June 18, 2010
I write to appeal to all to help save Boracay from further environmental degradation. Our family spent the long weekend in Boracay and it almost made me cry. My wife and I first visited Boracay as part of our honeymoon in 1986. It was paradise. The sand was so white it was blinding to the eyes, and so fine it was like talcum powder. The waters were crystal clear with nary a strand of algae. The natives, too, were genuinely friendly and generous. Today, you would not recognize it as the same island. What went wrong?
Once again, we (all of us) have succumbed to temptations of greed and avarice – the local leadership, the entrepreneurs, the workers, and yes even the tourists. The sand has turned into beige because all the cement and construction materials used in building beachfront establishments have mixed with the sand. Locals lament it is even darker underneath.
Algal bloom is uncontrollable, and along with algae came the spiny sea urchins that feed on them – one even gave my son and I a lasting and painful reminder of how nature is fighting back against untrammeled greed. I shook my head in disbelief when some locals rationalized the presence of algae – that it was the secret behind the island’s white sands. That’s not what I recall reading – that the white sands were formed over thousands of years from corals that were pounded by waves out at sea. Alas, we have even resorted to deceiving ourselves only to justify the continued pace of “development”.
This is not development. This is destruction. Development occurs when something of little or no value is enhanced and becomes more valuable. Development is Camarines Sur, where the young and dynamic Hon. Governor LRay Villafuerte transformed a barren piece of land in a forsaken province into the country’s hottest tourism destination with the construction of the CWC and Lagos del Rey. Now CAMSUR rocks. I am certain and hopeful the visionary Governor has learned the painful lessons of Boracay and will seek to preserve the beauty of Caramoan. Development is also the Manila Ocean Park, built on idle land behind the Quirino grandstand, which has been instrumental in increasing the influx of tourists – local and foreign – to Manila and its surrounding attractions. Even more inspiring is that the water used in the aquarium tanks of Manila Ocean Park comes from 500,000 liters of filthy Manila Bay water that is filtered and recycled every day!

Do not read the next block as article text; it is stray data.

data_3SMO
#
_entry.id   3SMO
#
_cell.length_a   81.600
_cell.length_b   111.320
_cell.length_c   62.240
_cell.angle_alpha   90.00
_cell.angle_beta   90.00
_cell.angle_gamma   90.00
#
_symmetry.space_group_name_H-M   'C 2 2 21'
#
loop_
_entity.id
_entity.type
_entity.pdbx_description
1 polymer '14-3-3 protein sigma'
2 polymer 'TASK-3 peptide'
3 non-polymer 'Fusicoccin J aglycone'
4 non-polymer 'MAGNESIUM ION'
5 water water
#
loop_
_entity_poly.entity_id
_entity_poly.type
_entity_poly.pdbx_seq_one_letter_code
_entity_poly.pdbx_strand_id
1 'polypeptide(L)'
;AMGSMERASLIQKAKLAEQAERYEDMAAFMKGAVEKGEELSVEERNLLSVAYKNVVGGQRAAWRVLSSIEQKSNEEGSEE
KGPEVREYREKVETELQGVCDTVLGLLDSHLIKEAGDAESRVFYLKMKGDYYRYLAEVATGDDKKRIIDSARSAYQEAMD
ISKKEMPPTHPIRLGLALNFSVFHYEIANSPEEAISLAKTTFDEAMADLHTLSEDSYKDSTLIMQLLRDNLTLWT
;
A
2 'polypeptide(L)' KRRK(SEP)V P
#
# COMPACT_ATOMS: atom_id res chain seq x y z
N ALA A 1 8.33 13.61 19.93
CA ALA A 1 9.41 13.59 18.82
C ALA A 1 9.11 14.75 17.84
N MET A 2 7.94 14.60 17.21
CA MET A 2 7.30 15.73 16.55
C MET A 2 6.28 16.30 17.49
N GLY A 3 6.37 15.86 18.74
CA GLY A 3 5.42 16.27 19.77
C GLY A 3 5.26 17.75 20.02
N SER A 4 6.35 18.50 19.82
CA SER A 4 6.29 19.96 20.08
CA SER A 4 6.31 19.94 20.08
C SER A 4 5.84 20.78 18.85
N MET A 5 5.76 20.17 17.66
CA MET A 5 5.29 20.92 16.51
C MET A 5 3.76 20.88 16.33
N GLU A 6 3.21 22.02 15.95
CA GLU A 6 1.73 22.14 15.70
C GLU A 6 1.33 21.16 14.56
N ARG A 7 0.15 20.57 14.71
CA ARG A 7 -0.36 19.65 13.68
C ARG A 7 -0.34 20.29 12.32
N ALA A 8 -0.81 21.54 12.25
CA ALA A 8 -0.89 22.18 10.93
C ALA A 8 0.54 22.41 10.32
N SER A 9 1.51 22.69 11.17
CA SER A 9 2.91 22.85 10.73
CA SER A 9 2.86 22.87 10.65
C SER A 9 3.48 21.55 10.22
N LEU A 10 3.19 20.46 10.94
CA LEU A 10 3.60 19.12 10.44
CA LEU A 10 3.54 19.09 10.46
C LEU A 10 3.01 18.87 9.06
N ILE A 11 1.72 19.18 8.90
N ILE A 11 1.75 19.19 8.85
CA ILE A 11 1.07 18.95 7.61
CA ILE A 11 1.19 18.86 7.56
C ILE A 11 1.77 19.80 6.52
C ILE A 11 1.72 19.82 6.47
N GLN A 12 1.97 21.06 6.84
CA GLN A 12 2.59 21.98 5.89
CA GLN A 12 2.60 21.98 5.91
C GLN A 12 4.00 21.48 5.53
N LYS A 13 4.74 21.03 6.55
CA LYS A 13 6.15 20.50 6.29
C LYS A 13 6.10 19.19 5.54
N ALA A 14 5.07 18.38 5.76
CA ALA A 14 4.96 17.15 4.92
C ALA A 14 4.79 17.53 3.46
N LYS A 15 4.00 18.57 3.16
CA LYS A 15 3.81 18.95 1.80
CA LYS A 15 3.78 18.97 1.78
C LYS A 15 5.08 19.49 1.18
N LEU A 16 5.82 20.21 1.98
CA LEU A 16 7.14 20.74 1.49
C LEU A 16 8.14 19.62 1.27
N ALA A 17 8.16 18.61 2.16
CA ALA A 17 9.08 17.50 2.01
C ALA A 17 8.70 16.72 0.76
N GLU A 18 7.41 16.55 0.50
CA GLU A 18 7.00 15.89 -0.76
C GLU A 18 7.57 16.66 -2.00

Destruction is what has happened to Boracay, where a gift of beauty from nature – the very attraction that tourists would come to see – is spoiled and defiled out of greed.
What could have been done to achieve a balance between preserving the environment and attracting tourists? Perhaps we can borrow a leaf from the world-renowned Honorable Mayor Edward Hagedorn of Puerto Princesa in Palawan. The beautiful islands in Honda Bay have been preserved because no permanent structures were allowed to be built. Instead, they were all opened as daytime destinations in an island-hopping tour. That should have been the strategy for Boracay, and all the hotels and establishments should have been built on Caticlan. This would have saved Boracay from degradation while generating employment and livelihood opportunities on the mainland of Aklan province.
Boracay’s beauty has become its undoing – like a fair maiden ravaged by lustful men.
Business Mentors, Inc.
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